My guess is, Bodrov draws his history from this page. I thought Temudgin’s dialogue with Tangut, with that governor, with the monk, efficiently sums up much that you can say about his interactions with the settled states.

Bodrov’s only large invention is Borte’s rescue of him from Tangut, and I have excuses to make. It isn’t such a large invention: there were rescues from Tangut – Jaqa Gambu and/or Jaqa Gambu’s daughter. She can be a hero: women were very active participants in Tangut history for a century or two, with the nomad background and the example set by Liao. That she has a daughter unfathered by him, along with Jochi? Why not? He adopted several children from the enemy, a Tangut boy among them. Novelists, none of whom I’ll name, tend to decide it’s a better story if Genghis rejects Jochi. Maybe Bodrov felt the urge to state twice, ‘except he didn’t’.

By now, I know our luck to have this film. Think Genghis cinema, think what you’d expect. Instead we have this.

Mongol, a film by Sergei Bodrov, 2007

Lev Gumilev, Searches for an Imaginary Kingdom: The Legend of the Kingdom of Prester John, English translation by R.E.F. Smith, Cambridge University Press, 1987

The Demon’s Door Bolt by A.J. Campbell

mehmed+siyah+kalemLeft: more Mehmet Black Pencil (the guy who did my banner) – he liked to draw monster-demons, often in daily human affairs, sitting about chatting, whacking a donkey. What’s Mehmet telling us? I’ve heard they called him Black Pencil for his mordant sense of humour.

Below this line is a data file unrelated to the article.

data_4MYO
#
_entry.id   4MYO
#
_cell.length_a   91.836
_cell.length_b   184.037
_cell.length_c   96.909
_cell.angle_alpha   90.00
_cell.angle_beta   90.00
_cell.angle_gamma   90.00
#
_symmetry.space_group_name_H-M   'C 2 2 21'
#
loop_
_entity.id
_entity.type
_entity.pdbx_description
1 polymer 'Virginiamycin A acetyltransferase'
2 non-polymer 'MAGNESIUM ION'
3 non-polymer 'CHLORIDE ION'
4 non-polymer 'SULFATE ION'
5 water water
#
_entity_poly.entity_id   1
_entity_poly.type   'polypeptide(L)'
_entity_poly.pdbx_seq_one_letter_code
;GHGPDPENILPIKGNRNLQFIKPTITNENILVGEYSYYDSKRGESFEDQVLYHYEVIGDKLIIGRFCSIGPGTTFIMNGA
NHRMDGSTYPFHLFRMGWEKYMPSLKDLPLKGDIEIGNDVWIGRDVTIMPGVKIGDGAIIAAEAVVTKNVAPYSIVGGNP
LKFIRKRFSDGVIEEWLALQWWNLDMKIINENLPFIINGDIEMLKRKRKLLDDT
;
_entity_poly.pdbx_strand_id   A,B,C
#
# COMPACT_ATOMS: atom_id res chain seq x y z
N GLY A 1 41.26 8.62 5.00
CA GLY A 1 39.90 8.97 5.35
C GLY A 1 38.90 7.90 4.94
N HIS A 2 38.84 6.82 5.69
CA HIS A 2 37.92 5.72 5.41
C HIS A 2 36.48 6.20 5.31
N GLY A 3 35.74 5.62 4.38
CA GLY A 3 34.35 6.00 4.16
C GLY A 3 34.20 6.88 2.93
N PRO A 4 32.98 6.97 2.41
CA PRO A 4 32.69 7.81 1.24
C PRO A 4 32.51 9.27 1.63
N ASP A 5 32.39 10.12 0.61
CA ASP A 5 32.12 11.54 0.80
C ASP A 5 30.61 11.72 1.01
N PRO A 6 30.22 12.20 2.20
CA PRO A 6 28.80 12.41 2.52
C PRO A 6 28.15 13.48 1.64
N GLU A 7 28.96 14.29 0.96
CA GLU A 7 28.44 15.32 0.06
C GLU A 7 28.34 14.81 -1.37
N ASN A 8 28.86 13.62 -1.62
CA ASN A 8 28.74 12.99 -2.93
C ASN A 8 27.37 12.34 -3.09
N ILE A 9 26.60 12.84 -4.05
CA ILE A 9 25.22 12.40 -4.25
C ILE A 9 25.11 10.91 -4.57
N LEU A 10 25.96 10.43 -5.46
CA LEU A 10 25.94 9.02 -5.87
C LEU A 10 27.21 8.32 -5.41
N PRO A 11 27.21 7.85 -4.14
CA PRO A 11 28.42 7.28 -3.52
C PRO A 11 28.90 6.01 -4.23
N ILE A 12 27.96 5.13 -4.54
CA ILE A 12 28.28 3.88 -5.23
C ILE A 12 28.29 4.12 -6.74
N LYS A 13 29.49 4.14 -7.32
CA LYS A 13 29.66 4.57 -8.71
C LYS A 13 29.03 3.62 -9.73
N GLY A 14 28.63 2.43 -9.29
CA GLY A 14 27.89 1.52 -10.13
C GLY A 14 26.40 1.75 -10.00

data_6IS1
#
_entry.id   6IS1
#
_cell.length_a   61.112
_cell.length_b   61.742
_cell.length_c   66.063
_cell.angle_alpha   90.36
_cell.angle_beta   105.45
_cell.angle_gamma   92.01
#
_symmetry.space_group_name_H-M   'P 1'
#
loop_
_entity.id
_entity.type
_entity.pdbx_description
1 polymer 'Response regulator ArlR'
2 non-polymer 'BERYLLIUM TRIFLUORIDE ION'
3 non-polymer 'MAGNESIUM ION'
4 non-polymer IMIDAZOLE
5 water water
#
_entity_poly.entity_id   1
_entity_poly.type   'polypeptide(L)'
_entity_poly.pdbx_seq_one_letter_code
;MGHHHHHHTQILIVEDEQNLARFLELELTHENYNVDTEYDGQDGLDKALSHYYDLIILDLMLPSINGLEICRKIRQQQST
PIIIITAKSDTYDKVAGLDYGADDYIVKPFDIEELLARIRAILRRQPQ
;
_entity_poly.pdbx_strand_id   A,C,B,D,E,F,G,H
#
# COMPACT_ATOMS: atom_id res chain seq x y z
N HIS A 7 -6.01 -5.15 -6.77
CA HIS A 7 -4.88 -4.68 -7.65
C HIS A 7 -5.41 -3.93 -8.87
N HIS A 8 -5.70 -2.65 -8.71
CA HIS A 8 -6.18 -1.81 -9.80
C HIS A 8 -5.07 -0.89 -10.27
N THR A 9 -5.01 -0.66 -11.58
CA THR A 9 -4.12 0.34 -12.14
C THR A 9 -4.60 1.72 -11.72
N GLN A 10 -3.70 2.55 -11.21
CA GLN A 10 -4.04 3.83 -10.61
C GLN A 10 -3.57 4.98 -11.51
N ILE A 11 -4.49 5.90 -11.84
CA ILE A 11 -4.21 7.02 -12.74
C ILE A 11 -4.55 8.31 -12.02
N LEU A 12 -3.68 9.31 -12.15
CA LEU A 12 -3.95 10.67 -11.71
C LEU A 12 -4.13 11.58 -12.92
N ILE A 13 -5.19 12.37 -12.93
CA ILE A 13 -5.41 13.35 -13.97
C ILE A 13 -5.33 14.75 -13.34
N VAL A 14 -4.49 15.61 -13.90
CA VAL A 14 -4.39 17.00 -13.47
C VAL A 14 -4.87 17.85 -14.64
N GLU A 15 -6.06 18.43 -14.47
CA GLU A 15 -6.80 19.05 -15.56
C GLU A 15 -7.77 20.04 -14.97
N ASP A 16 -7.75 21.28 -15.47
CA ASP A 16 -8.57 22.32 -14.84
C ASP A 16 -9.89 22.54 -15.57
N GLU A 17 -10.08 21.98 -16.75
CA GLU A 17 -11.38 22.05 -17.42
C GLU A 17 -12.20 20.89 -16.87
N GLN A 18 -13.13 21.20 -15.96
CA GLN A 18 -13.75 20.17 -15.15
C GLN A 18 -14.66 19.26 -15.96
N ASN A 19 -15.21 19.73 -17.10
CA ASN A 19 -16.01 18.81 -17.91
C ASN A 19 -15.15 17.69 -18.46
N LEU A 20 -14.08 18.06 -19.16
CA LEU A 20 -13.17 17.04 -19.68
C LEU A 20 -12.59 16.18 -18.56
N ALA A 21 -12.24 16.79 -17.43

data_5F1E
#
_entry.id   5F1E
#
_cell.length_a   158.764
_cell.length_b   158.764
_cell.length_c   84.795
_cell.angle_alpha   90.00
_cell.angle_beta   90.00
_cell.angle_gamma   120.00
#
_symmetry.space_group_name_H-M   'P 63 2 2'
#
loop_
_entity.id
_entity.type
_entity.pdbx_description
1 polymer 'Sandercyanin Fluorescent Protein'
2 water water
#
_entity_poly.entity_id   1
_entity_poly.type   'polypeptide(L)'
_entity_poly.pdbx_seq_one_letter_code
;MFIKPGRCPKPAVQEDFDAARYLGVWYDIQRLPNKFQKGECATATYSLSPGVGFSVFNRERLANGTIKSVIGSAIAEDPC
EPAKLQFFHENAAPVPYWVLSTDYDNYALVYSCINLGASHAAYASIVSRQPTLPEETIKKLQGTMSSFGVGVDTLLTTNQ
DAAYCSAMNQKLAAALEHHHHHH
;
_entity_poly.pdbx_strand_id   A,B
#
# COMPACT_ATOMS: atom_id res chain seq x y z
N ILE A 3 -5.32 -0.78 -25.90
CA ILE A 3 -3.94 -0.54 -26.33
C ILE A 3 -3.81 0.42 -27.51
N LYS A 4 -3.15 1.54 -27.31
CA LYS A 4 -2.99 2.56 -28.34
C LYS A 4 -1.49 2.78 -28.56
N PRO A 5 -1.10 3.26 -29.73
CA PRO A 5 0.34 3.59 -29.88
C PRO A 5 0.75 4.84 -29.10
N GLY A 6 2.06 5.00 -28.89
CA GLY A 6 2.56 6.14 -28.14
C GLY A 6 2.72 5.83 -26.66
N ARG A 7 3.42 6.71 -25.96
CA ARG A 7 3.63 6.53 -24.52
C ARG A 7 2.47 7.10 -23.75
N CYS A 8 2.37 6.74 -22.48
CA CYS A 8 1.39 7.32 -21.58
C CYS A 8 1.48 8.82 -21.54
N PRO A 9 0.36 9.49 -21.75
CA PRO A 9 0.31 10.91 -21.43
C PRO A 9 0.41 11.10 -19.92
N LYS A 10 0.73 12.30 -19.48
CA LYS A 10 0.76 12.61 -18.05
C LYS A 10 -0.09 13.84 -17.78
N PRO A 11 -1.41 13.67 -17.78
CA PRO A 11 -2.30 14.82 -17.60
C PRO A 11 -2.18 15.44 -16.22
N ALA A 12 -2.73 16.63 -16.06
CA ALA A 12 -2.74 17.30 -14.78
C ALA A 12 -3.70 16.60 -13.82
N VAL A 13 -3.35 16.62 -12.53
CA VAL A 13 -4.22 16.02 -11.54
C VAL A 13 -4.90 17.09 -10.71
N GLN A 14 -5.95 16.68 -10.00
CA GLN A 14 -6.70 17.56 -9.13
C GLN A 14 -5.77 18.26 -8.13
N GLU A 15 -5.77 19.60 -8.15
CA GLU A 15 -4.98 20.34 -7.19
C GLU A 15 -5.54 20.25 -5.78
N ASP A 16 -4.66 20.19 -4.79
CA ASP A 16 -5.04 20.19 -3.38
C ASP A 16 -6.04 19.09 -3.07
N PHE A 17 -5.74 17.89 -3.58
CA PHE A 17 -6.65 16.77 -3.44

But onto the book: The Demon’s Door Bolt by A.J. Campbell. Here’s my comments at Goodreads. Science fiction on the fifth-century steppe, with humour.

800px-Siyah_Qalem._Conversation._XV_cent_TopkapiIt’s my idea of an indie book: straight out of the writer’s brain to you; cherished in his hands for years; written with commitment, since he tries to squeeze into a book his heart, his soul and what he’s learnt in life.

Right, that’s my definition of an indie. Toss those that don’t fit aside. While you’re at it, toss aside the output of career novelists. Find a writer.

I’m strident today. I get like that. Sorry. Back to subject.

It’s those unique books I am on the lookout for, above the herd of others. This one may not be your cup of black milk, folks; besides, it’s his comedy and I believe he has another up his sleeve. But I’m excited by it, as you’ll see if you follow that link.